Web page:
The American Society of Clinical Oncology (ASCO) recently convened an Ad Hoc Palliative Care Expert Panel to update a 2012 provisional clinical opinion by conducting a systematic review of clinical trials in palliative care in oncology. The key takeaways from the updated ASCO clinical practice guidelines (CPGs) are that more people should be referred to interdisciplinary palliative care teams and that more palliative care specialists and palliative care-Trained oncologists are needed to meet this demand. The following summary statement is based on multiple randomized clinical trials: "Inpatients and outpatients with advanced cancer should receive dedicated palliative care services, early in the disease course, concurrent with active treatment. Referral of patients to interdisciplinary palliative care teams is optimal, and services may complement existing programs" (J Clin Oncol. 2017;35(1):96). This paper addresses potential epidemiologic and policy interpretations and implications of the ASCO CPGs. Our review of the CPGs demonstrates that to have clinicians implement these guidelines, there is a need for support from stakeholders across the health-care continuum, health system and institutional change, and changes in health-care financing. Because of rising costs and the need to improve value, the need for coordinated care, and change in end-of-life care patterns,many of these changes are already underway.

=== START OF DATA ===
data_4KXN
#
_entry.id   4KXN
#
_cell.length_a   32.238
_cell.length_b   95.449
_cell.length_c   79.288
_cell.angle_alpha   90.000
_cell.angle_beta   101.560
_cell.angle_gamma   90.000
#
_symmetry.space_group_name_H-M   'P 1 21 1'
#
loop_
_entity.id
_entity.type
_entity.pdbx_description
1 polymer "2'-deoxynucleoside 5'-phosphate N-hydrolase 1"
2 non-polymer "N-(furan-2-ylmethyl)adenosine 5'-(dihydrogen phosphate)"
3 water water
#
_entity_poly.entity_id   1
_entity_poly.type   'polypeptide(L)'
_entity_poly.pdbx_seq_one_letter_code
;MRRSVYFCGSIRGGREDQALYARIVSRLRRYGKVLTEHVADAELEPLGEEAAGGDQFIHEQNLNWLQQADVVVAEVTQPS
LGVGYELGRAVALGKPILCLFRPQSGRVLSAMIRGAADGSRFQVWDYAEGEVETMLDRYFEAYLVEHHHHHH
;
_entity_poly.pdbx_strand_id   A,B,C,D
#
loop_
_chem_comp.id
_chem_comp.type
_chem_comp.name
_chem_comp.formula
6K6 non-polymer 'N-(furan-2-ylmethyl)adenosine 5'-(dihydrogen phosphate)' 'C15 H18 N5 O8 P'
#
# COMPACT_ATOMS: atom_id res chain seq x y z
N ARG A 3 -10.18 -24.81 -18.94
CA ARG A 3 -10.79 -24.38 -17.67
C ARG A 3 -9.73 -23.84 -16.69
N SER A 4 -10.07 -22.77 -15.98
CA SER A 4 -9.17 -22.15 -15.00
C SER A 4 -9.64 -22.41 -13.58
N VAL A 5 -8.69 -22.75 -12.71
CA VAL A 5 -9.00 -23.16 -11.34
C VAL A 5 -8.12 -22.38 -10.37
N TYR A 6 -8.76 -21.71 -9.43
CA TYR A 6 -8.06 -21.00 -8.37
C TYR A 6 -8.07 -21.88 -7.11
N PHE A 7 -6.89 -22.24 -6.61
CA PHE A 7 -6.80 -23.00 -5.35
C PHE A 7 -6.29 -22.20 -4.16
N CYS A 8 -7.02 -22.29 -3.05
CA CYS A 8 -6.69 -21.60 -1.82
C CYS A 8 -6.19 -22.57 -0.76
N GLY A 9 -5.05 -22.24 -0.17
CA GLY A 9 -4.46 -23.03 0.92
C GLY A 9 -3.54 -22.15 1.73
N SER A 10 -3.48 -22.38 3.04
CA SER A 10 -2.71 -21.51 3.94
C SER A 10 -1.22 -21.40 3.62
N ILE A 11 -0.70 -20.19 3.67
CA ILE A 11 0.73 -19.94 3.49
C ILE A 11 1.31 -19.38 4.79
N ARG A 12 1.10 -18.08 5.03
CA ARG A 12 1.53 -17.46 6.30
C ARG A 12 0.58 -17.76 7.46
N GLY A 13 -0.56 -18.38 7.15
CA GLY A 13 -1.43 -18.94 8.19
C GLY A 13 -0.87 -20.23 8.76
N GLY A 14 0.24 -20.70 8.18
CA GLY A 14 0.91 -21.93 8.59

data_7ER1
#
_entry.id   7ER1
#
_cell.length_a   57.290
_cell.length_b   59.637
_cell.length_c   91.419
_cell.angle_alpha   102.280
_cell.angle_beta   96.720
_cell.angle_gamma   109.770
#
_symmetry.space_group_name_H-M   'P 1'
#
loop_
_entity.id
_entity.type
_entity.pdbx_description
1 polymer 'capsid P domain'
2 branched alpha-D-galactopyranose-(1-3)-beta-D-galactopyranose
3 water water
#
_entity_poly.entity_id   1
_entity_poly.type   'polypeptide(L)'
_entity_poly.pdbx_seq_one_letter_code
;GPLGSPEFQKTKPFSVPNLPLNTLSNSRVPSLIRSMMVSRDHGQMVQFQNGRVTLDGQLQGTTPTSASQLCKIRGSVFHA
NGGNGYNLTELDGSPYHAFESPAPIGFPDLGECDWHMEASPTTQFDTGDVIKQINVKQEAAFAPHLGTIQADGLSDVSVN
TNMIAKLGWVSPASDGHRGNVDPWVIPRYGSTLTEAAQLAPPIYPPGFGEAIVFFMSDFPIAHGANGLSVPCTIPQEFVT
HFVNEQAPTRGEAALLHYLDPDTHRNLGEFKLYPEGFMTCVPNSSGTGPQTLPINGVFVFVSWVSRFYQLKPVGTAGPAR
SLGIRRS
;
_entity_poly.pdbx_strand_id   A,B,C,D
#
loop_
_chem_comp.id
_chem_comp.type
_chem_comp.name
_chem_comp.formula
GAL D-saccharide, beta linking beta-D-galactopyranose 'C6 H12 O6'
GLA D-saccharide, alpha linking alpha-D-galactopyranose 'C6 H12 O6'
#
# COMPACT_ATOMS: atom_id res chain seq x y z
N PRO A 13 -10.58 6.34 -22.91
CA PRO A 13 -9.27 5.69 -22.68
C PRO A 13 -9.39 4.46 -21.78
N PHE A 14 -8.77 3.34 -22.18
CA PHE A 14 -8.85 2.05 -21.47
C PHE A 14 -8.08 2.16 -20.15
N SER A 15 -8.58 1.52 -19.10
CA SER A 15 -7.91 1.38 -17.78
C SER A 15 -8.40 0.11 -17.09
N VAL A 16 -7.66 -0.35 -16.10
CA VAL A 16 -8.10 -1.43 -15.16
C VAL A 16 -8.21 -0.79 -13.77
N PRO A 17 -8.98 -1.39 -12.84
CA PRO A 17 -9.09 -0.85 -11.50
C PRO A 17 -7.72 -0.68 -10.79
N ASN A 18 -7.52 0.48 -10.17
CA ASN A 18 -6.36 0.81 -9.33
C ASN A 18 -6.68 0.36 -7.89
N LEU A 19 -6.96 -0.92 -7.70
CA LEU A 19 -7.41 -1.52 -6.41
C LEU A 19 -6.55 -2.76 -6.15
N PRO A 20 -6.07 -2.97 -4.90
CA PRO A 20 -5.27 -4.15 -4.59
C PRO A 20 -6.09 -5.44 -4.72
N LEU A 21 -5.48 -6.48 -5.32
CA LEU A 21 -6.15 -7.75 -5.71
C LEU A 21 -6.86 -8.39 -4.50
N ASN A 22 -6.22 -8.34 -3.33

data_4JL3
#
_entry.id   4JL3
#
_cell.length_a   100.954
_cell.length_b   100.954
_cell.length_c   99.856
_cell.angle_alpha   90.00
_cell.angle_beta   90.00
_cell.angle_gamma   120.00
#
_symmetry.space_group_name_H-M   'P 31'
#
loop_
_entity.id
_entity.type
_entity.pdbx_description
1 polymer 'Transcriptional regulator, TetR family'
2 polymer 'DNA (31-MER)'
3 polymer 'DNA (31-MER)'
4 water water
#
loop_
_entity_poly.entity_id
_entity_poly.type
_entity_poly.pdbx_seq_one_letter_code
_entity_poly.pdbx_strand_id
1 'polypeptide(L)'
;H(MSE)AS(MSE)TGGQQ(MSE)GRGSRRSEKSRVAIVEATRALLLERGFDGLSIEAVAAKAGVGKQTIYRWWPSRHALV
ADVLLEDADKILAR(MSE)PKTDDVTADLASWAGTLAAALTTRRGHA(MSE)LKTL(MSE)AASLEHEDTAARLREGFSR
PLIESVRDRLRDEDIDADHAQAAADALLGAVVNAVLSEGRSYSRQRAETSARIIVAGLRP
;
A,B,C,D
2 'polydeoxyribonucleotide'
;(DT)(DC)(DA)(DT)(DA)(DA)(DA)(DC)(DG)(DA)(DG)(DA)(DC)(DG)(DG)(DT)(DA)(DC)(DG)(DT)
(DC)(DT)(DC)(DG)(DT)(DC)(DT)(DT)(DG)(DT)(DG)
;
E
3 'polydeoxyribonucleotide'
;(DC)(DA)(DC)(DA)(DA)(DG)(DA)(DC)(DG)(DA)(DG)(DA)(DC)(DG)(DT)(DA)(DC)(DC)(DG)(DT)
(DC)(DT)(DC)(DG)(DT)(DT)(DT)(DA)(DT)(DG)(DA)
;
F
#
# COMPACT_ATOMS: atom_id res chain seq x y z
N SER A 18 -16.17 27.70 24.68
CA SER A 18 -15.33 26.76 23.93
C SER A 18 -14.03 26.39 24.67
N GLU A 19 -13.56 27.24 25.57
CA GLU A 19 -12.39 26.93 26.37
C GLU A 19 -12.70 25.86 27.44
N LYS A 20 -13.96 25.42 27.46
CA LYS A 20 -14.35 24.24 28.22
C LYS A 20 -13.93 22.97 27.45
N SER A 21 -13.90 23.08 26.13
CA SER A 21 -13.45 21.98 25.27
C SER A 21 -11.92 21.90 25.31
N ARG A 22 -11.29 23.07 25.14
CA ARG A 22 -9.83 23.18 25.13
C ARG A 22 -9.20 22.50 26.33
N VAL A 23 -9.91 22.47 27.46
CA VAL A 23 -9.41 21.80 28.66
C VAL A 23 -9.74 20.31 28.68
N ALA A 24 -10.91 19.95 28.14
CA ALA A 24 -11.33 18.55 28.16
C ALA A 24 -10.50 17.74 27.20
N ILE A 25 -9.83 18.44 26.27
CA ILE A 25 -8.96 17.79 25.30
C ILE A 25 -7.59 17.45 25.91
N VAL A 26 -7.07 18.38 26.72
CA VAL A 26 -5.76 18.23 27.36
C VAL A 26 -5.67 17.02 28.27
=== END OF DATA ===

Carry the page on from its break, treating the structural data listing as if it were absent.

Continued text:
- End of life care
- Interdisciplinary health team
- Oncology services
- Palliative care
ASJC Scopus subject areas